A green room is a room located backstage in a theatre or some such performance space where the actors (musicians, dancers etc.) wait before they go onstage. One theory of its naming is that it traditionally has green walls; as green is considered to have a calming effect and is meant to bring focus before the performance and calm nerves. Another is that performers in the green room are "Green to go", ready to go on stage. Green rooms are usually located backstage, but sometimes under the stage, or to the side, they can also be located anywhere where there is room to put a communal space. In exhibition halls and convention centers, Pipe and Drape "rooms" may be constructed as a Green rooms. Green rooms are usually not separated by gender, because performers often change in separate, usually gender separated, dressing rooms and congregate in the Green Room, once largely or completely in costume to help each other focus and calm nerves of other performers. Green Rooms may be separated by performing group, or the main headliner may have their own Green Room, and the supporting acts share another. Green rooms are often also used on non-show days and during the install and strike of productions as a break room or meeting room, and may contain a fridge, microwave, coffee machine, or water fountain.
Most ready-made clothing shops, especially those in the large shopping malls, have one or more fitting rooms, which are designated booths or try rooms that enable customers to try on clothing to check its size, comfort, and suitability for purchase.
In larger Victorian houses it was common to have a private room called a boudoir for the lady of the house that is accessible from the bedroom, and also a dressing room for the gentleman (and sometimes a man's cabinet).
Before the advent of modern plumbing, there existed a number of places for washing one's clothes and body. Cleansing stations were separated by gender, and combined the function of cleaning clothes with cleaning of the body. The closest modern equivalent would be a combination laundromat plus locker room with showers.
During the nineteenth, and early part of the twentieth century, the increase of urbanization caused an increase in the spread of disease. Poor hygiene was determined to be the cause. Since many families did not have practical means to clean themselves or their clothes, public cleansing stations were established for their use.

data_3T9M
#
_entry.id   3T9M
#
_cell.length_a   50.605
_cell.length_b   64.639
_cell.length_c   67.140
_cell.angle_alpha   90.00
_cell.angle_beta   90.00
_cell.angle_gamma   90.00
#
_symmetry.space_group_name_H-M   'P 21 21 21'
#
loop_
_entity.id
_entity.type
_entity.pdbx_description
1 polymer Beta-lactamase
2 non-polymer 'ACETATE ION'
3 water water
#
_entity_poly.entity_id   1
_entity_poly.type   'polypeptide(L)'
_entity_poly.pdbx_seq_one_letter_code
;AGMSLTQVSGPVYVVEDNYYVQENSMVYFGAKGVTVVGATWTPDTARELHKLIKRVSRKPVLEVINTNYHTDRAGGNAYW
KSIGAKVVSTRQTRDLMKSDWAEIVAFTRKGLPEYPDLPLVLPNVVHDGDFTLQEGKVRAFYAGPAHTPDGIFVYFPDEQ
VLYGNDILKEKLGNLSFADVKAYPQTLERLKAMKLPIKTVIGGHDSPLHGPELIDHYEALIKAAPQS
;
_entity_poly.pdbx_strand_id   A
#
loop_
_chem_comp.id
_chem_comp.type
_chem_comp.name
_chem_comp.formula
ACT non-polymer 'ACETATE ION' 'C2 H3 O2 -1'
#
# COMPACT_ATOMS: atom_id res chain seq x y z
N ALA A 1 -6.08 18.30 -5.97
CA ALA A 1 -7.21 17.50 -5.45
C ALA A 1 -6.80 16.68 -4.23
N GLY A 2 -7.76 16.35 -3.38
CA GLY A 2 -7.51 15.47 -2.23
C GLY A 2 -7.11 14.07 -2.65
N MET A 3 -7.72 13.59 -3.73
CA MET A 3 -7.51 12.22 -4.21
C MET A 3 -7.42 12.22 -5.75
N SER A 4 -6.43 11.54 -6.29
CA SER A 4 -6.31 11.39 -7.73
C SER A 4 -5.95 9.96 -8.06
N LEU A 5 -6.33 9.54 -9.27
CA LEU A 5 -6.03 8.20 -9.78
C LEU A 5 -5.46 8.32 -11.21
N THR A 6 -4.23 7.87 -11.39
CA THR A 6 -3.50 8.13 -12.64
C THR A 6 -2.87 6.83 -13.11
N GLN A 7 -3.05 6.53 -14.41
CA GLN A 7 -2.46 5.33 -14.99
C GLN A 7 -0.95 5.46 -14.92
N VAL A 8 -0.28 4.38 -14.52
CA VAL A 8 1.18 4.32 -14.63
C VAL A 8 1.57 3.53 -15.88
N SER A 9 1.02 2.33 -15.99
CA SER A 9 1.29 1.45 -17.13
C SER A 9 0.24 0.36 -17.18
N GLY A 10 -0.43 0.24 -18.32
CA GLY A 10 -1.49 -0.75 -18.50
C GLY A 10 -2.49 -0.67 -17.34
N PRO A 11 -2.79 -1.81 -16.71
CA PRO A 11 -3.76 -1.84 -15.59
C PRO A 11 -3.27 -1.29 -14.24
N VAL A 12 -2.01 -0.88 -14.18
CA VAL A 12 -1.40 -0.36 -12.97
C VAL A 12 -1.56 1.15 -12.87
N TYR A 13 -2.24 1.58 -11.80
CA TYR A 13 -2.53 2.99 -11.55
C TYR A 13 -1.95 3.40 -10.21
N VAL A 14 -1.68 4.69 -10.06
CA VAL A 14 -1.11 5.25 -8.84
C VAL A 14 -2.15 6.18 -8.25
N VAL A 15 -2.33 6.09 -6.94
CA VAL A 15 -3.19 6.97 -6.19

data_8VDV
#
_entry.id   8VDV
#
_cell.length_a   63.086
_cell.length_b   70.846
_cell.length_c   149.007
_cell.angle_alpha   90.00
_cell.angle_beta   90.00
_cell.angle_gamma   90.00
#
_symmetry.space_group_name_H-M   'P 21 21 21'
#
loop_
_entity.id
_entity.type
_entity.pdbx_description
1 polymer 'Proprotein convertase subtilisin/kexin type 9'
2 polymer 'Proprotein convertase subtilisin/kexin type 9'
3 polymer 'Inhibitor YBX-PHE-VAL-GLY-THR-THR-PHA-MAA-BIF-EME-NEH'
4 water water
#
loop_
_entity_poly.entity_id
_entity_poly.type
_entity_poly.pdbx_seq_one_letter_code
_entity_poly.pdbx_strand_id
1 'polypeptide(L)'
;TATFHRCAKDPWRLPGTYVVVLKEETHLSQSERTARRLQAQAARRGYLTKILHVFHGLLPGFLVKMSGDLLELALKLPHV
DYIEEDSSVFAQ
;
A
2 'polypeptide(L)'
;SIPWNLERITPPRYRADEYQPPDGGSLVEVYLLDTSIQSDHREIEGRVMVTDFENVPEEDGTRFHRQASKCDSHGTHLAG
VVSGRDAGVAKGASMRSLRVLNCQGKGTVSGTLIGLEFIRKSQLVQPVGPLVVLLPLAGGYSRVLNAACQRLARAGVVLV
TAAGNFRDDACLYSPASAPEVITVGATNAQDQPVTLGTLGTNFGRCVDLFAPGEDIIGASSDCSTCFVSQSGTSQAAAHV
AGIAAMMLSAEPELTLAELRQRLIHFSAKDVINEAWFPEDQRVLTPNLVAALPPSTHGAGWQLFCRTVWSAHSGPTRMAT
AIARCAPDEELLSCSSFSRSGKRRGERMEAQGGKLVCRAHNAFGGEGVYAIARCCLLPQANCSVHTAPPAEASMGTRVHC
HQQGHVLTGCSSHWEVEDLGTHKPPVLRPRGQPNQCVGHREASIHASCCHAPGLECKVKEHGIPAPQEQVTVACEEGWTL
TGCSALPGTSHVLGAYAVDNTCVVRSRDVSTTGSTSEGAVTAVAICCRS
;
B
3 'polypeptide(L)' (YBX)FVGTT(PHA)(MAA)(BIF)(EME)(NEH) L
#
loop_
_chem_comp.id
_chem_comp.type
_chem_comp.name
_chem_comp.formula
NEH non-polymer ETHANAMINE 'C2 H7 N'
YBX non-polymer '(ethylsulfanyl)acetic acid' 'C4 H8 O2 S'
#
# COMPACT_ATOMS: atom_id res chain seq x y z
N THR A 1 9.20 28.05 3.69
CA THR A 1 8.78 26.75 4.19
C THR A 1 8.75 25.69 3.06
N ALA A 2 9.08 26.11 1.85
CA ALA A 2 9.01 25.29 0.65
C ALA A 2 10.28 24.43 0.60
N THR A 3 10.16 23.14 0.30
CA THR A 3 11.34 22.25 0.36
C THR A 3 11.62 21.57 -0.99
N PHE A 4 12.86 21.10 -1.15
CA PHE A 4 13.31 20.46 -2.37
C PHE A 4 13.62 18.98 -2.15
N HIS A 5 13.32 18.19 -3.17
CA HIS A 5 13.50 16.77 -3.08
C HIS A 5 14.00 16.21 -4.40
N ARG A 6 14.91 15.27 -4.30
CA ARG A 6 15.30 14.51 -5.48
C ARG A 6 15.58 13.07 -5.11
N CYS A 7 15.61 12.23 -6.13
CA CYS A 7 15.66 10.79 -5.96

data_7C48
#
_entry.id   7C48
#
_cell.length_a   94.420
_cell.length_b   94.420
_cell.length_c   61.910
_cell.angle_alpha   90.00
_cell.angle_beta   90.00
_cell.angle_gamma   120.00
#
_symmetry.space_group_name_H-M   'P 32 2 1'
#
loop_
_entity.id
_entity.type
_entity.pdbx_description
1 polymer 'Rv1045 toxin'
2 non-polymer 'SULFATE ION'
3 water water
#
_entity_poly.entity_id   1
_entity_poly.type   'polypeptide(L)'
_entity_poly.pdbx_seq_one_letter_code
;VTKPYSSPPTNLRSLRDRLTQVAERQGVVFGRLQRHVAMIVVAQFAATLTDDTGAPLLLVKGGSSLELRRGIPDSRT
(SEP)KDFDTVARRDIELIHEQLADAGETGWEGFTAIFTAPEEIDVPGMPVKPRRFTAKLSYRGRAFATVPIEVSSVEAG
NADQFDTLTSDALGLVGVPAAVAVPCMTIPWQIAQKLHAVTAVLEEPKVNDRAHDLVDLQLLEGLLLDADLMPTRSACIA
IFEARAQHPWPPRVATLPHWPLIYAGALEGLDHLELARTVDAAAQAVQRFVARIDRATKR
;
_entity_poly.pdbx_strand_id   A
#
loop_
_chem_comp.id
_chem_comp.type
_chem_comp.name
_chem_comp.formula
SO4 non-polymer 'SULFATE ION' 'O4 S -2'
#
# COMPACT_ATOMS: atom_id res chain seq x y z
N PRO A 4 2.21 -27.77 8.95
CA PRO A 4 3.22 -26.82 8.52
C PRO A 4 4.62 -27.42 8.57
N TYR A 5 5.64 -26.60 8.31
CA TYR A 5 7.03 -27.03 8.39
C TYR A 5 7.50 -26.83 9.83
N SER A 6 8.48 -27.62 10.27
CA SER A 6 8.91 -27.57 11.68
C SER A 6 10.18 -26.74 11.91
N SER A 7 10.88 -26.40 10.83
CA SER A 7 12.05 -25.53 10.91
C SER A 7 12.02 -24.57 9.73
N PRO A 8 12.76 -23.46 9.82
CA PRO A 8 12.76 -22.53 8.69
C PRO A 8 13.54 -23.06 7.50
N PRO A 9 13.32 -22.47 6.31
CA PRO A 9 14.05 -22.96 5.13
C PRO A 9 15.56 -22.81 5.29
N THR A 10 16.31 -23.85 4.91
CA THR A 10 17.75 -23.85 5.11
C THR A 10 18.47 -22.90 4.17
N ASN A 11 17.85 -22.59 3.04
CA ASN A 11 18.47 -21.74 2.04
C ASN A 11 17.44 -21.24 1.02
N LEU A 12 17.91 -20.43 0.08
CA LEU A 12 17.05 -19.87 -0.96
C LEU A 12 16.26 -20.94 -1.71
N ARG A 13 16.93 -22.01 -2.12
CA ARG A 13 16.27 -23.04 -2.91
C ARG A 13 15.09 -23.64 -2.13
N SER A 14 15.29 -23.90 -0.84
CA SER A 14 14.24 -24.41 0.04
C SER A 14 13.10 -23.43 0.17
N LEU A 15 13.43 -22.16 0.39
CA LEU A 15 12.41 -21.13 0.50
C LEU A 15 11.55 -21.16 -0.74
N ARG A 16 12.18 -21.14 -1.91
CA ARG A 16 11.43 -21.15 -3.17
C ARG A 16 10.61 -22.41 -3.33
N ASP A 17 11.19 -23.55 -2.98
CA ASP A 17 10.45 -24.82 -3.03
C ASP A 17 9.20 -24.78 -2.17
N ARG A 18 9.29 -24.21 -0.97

Because of the privacy afforded by changing rooms, they create a problem in the trade off between security and privacy, where in it may be possible for crime to be perpetrated by people using the cover of privacy to sell drugs, or steal clothing from a department store. Some department stores have security cameras in the changing rooms.
Communal changing rooms pose less of a risk of theft than fitting rooms, because there is not total privacy. In particular, the perpetrator of a crime would not know whether or not other users might be undercover police or security guards. Many modern changing rooms often have labyrinth-style entrances that have no door, so that people outside cannot see in, but security can walk in at any time without the sound of an opening door alerting persons inside. Washrooms in which changing clothes is merely a secondary purpose often also have such labyrinth openings. Many washrooms have security cameras in the main area with a view of the sinks and the urinals from a viewing angle that would only show the back of a user. However, when a washroom is located near a fountain, wading pool, or the like, and is likely to be used for changing clothes, some believe that washroom surveillance cameras would be a violation of privacy.
Another security risk present is that of theft. Sometimes no method of securing items is provided, but even lockable lockers or baskets are usually designed for only minimal security allowing experienced thieves to steal the valuable items which people typically have with them before changing. Changing room operators frequently post signs disclaiming responsibility for stolen items, which can discourage but not eliminate claims for negligence.